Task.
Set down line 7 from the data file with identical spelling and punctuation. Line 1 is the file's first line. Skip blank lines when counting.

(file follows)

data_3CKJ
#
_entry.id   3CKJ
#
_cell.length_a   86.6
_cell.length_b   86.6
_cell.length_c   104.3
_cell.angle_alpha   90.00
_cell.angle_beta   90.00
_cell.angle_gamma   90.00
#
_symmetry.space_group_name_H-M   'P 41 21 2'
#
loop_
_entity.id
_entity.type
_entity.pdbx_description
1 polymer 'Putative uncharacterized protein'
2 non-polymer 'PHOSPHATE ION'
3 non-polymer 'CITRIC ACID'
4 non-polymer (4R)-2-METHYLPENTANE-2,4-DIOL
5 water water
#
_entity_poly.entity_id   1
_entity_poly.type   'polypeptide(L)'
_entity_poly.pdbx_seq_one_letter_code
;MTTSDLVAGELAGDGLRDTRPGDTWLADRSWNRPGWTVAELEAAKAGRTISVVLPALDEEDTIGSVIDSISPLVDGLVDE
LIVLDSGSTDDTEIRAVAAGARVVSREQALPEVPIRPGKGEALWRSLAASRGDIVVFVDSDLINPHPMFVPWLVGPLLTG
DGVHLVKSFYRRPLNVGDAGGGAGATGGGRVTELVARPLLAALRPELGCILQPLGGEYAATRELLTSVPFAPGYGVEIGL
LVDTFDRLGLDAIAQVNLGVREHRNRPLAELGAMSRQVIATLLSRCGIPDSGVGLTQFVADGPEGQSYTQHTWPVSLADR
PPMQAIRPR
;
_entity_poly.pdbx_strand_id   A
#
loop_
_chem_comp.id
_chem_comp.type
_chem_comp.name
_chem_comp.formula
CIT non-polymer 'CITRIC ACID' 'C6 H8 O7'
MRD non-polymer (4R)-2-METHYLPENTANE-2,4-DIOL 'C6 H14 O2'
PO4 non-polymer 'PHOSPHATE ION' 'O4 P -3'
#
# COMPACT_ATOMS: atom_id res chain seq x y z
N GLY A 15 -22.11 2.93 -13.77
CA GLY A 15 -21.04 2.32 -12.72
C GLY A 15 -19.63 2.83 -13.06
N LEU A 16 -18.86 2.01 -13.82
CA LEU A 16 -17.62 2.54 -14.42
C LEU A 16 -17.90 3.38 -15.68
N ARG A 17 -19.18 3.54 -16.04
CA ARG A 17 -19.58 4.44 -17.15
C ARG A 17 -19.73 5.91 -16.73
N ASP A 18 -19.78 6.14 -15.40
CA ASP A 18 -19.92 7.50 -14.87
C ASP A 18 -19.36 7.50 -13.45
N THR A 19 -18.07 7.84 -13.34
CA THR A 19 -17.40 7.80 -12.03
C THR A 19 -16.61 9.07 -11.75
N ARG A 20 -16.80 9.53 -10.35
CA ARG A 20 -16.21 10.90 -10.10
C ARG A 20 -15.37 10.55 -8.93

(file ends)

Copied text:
_cell.length_c   104.3